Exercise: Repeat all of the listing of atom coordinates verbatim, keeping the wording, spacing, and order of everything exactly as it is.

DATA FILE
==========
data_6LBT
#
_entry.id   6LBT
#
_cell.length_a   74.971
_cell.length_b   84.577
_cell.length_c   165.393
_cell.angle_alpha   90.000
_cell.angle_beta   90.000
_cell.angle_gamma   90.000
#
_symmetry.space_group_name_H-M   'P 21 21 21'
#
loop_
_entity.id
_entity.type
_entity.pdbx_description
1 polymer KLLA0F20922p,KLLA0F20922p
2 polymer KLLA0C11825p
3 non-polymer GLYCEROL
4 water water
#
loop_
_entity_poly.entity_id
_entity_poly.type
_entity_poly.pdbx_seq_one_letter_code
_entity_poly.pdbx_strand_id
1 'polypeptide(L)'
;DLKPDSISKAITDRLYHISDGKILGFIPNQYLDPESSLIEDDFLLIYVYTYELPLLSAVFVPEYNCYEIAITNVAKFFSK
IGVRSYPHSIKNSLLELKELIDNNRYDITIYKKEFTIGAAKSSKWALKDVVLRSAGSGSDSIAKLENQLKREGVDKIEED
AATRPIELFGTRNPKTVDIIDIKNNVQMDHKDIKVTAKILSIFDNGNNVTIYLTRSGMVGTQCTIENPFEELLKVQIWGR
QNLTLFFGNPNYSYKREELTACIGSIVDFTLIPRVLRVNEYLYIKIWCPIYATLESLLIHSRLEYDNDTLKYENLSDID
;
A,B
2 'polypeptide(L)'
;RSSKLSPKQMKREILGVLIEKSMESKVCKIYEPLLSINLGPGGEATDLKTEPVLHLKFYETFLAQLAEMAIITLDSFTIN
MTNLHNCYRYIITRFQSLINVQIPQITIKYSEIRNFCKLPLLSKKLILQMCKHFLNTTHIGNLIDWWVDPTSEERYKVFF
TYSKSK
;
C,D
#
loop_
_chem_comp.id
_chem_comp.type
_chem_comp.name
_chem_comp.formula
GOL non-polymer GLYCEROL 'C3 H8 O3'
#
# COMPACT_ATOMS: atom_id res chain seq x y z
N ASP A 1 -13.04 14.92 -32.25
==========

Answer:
data_6LBT
#
_entry.id   6LBT
#
_cell.length_a   74.971
_cell.length_b   84.577
_cell.length_c   165.393
_cell.angle_alpha   90.000
_cell.angle_beta   90.000
_cell.angle_gamma   90.000
#
_symmetry.space_group_name_H-M   'P 21 21 21'
#
loop_
_entity.id
_entity.type
_entity.pdbx_description
1 polymer KLLA0F20922p,KLLA0F20922p
2 polymer KLLA0C11825p
3 non-polymer GLYCEROL
4 water water
#
loop_
_entity_poly.entity_id
_entity_poly.type
_entity_poly.pdbx_seq_one_letter_code
_entity_poly.pdbx_strand_id
1 'polypeptide(L)'
;DLKPDSISKAITDRLYHISDGKILGFIPNQYLDPESSLIEDDFLLIYVYTYELPLLSAVFVPEYNCYEIAITNVAKFFSK
IGVRSYPHSIKNSLLELKELIDNNRYDITIYKKEFTIGAAKSSKWALKDVVLRSAGSGSDSIAKLENQLKREGVDKIEED
AATRPIELFGTRNPKTVDIIDIKNNVQMDHKDIKVTAKILSIFDNGNNVTIYLTRSGMVGTQCTIENPFEELLKVQIWGR
QNLTLFFGNPNYSYKREELTACIGSIVDFTLIPRVLRVNEYLYIKIWCPIYATLESLLIHSRLEYDNDTLKYENLSDID
;
A,B
2 'polypeptide(L)'
;RSSKLSPKQMKREILGVLIEKSMESKVCKIYEPLLSINLGPGGEATDLKTEPVLHLKFYETFLAQLAEMAIITLDSFTIN
MTNLHNCYRYIITRFQSLINVQIPQITIKYSEIRNFCKLPLLSKKLILQMCKHFLNTTHIGNLIDWWVDPTSEERYKVFF
TYSKSK
;
C,D
#
loop_
_chem_comp.id
_chem_comp.type
_chem_comp.name
_chem_comp.formula
GOL non-polymer GLYCEROL 'C3 H8 O3'
#
# COMPACT_ATOMS: atom_id res chain seq x y z
N ASP A 1 -13.04 14.92 -32.25